IBM farewells retail PC market

IBM has pulled out of the desktop retail market in New Zealand, formalising a situation that has existed for the past few months. The new C and S series Aptivas were introduced in May to Australia where they have been very successful, but in New Zealand, IBM has been running down its PC supplies.

IBM has pulled out of the desktop retail market in New Zealand, formalising a situation that has existed for the past few months.

“We won’t be selling the new C and S series of Aptivas here,” says PC company country manager Julie Halpin. The new Aptivas were introduced in May to Australia where they have been very successful. However, in New Zealand, IBM has been running down its PC supplies.

Halpin says Aptiva wasn’t a profitable brand in New Zealand last year. “New Zealand is extremely price-sensitive. We were working on the same price points dollar for dollar as Australia. The market moves so quickly you can end up with zero sell-through. We won’t sacrifice profitability for market share.”

Researcher IDC says IBM was probably number three in the retail market in 1996, behind Compaq and Hewlett-Packard and about level with Packard Bell, which sells out of Australia, primarily into Noel Leeming. “It’s very much a case of who's got what price on the day between Compaq and HP,” says IDC manager Graham Penn. “Customers are not distinguishing between brands.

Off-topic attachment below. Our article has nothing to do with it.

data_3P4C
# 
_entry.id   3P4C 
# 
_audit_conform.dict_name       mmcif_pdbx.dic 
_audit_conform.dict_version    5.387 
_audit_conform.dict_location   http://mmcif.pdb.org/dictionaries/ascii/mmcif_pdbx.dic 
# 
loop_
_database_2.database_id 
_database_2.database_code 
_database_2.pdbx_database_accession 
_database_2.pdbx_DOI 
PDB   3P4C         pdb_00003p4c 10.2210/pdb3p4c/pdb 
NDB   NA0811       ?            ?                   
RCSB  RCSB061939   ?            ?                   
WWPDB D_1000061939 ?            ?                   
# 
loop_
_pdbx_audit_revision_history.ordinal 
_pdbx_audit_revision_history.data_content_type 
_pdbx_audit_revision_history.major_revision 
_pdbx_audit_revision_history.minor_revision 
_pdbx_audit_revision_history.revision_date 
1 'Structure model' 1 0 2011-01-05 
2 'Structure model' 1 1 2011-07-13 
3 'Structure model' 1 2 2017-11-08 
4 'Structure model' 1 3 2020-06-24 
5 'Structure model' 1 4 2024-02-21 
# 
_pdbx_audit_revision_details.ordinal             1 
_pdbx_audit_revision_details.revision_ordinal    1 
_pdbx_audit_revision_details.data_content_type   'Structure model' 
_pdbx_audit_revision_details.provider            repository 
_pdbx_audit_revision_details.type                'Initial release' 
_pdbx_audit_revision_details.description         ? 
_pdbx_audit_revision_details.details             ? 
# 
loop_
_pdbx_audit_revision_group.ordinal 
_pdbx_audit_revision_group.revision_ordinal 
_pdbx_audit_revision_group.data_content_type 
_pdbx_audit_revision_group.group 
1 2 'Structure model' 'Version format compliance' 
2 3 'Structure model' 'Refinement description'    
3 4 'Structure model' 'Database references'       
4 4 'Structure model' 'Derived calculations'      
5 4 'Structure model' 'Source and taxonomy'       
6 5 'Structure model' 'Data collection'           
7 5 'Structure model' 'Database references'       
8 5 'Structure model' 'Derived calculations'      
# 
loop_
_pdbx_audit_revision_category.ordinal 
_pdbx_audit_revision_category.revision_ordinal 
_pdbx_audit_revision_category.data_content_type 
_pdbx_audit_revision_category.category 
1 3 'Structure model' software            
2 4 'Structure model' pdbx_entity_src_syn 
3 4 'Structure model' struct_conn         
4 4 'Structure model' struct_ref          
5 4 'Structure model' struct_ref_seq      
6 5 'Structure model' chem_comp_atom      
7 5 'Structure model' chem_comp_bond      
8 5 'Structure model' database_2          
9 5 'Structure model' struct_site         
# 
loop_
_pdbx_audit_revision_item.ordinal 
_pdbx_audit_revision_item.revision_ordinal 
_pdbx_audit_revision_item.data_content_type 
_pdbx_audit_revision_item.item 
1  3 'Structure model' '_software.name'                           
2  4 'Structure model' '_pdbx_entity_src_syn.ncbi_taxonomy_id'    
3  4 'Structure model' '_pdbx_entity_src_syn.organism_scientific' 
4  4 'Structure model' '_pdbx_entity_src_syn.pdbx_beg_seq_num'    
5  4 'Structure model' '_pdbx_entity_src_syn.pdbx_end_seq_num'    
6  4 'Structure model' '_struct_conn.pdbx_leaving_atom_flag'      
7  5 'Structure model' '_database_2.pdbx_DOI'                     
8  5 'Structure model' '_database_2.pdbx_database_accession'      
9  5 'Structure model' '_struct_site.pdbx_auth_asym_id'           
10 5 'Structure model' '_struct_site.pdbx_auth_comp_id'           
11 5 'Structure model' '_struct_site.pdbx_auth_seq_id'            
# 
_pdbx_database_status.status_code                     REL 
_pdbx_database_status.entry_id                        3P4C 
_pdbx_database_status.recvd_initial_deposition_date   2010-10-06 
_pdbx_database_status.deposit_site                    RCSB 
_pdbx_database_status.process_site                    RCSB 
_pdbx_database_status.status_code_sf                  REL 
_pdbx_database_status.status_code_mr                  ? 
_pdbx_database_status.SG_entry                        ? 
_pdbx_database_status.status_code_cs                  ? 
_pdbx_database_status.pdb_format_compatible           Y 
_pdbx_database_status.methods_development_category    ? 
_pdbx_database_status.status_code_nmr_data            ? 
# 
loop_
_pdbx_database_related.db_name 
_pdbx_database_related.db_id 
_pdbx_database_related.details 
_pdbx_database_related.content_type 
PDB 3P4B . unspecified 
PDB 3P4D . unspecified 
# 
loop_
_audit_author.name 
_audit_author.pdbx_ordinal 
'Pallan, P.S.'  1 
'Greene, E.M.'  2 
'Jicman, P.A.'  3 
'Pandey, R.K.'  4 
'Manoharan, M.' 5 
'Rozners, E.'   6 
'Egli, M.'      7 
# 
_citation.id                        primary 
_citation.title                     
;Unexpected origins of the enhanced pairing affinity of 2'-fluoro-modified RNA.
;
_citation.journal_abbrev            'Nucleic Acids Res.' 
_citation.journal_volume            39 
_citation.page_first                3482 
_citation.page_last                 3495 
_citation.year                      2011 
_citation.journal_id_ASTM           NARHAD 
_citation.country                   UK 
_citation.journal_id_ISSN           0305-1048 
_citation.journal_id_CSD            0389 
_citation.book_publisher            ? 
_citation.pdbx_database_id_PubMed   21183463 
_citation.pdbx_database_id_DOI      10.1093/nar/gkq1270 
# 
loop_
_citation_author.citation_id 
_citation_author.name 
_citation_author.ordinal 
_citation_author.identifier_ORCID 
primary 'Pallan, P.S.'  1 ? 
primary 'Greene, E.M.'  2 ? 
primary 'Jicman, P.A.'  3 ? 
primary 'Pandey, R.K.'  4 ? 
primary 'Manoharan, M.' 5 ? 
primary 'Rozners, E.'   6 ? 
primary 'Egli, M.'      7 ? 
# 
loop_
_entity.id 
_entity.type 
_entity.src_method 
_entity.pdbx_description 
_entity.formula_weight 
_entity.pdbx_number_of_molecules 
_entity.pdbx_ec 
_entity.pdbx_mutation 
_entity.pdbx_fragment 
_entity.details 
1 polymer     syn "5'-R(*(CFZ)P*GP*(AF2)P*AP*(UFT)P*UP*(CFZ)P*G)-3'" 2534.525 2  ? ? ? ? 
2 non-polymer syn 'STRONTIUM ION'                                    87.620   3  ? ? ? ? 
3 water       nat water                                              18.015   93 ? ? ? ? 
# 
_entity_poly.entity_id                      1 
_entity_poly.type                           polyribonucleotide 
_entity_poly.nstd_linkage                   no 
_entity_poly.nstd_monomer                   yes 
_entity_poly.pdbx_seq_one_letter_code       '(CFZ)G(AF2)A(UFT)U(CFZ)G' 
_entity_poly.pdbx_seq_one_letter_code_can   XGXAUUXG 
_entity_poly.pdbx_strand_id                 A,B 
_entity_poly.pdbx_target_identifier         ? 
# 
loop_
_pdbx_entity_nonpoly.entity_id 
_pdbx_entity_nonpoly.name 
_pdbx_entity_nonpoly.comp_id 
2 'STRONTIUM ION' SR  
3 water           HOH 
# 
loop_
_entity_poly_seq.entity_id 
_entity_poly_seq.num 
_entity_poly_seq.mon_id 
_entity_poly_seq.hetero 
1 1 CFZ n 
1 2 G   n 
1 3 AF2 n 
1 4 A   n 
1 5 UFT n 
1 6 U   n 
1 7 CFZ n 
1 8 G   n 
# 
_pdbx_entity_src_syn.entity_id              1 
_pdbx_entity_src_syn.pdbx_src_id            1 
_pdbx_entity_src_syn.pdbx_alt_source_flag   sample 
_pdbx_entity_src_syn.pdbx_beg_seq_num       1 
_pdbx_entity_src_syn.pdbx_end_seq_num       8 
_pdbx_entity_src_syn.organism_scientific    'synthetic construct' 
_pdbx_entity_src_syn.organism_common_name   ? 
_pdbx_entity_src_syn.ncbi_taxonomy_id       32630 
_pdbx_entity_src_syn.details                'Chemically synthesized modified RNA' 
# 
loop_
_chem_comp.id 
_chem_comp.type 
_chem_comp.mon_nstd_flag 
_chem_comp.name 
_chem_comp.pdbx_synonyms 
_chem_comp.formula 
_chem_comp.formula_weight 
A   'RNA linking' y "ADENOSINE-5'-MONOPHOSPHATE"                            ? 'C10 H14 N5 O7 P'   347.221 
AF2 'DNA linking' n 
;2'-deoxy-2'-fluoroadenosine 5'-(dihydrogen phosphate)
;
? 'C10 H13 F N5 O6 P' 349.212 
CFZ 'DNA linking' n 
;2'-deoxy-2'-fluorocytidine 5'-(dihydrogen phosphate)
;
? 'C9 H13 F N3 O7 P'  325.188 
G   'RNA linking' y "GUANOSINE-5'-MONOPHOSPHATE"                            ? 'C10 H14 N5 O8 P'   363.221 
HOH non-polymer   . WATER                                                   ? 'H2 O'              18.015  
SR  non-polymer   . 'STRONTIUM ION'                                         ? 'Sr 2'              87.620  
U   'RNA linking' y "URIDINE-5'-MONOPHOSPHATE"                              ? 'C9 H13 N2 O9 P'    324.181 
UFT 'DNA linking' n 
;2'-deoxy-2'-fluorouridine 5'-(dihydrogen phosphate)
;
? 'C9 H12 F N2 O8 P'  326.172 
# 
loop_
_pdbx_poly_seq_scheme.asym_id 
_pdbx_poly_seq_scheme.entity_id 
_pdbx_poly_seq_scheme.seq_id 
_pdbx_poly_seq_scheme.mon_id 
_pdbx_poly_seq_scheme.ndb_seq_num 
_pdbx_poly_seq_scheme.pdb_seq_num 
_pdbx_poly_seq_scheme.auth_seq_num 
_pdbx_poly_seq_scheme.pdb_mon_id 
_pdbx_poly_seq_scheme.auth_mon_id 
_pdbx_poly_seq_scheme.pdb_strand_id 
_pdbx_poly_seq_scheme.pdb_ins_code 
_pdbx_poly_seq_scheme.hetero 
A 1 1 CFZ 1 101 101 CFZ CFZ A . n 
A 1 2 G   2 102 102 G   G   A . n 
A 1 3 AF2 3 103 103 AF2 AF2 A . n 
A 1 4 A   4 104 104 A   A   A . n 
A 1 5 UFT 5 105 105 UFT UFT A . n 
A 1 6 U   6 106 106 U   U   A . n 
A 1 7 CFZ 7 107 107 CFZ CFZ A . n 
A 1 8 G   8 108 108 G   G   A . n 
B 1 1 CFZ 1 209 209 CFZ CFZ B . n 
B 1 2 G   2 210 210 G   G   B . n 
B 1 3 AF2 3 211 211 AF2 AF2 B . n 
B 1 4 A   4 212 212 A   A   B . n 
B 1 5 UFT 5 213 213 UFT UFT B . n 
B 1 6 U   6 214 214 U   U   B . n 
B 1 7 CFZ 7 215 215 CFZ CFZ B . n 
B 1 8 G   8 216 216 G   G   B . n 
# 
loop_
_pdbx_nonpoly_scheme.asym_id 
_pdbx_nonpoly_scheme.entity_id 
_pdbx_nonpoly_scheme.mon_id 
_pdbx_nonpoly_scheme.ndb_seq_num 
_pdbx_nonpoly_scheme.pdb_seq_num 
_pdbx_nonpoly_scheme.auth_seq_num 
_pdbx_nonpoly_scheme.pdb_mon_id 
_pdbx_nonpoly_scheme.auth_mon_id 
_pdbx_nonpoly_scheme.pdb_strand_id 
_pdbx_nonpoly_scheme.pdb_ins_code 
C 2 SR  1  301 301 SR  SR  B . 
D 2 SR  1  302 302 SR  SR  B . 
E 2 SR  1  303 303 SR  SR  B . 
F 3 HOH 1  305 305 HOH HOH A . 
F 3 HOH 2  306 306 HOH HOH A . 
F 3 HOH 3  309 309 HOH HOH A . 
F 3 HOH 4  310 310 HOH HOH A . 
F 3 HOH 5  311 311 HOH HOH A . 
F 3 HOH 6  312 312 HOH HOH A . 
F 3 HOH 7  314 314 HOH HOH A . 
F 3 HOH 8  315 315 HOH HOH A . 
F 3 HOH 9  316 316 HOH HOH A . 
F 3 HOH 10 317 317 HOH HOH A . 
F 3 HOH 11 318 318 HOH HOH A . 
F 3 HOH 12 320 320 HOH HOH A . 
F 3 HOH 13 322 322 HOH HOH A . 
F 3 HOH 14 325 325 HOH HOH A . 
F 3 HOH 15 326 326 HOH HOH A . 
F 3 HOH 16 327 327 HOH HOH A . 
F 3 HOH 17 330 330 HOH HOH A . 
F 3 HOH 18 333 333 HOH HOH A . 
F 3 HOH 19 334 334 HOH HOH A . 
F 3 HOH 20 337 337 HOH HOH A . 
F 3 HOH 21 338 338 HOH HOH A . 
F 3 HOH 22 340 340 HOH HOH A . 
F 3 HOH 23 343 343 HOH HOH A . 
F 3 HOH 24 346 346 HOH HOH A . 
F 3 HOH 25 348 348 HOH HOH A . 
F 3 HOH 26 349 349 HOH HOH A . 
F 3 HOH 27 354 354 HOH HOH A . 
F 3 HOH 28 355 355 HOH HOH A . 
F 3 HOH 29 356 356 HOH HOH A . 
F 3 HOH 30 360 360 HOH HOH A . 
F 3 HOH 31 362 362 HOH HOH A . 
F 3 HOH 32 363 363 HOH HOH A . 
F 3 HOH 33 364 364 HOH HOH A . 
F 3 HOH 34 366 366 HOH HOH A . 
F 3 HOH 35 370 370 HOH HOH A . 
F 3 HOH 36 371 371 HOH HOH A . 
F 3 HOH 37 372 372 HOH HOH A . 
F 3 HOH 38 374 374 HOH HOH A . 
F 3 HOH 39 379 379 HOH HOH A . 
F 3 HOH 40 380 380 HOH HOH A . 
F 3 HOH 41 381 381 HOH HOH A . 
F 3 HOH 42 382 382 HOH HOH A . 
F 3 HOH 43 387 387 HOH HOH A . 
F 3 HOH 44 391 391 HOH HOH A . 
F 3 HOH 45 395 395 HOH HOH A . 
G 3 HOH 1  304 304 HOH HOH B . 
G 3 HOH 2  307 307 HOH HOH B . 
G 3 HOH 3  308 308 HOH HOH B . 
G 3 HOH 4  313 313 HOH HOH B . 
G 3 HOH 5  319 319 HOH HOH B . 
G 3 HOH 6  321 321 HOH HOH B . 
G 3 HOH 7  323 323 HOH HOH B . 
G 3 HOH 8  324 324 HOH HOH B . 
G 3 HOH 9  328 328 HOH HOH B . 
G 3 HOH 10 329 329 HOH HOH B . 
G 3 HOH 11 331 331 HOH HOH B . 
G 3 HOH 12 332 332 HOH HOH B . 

“The New Zealand market is very competitive and too small. And it’s going to get worse when Gateway comes in within a few weeks.”

Halpin says the decision is not permanent and will be reviewed from time to time.

IBM will still have a presence in the retail space with its Thinkpads and Options lines, such as disk and joy sticks.

“But we won’t have desktop multimedia in the retail space.”

Warranties and maintenance contracts will be honoured.

Halpin says the New Zealand market is more aggressive and price-sensitive than Australia, with a lot of direct sales from companies such as PC Direct. “There’s an over-supply of brands.”

Second-quarter figures to be released this week by IDC will show that IBM is a long way back in third place in the corporate desktop market, where Digital has become the leader ahead of Compaq. However, it should be borne in mind that Digital has a mid-year fiscal year and would have pushed all it could into the channel for the quarter.

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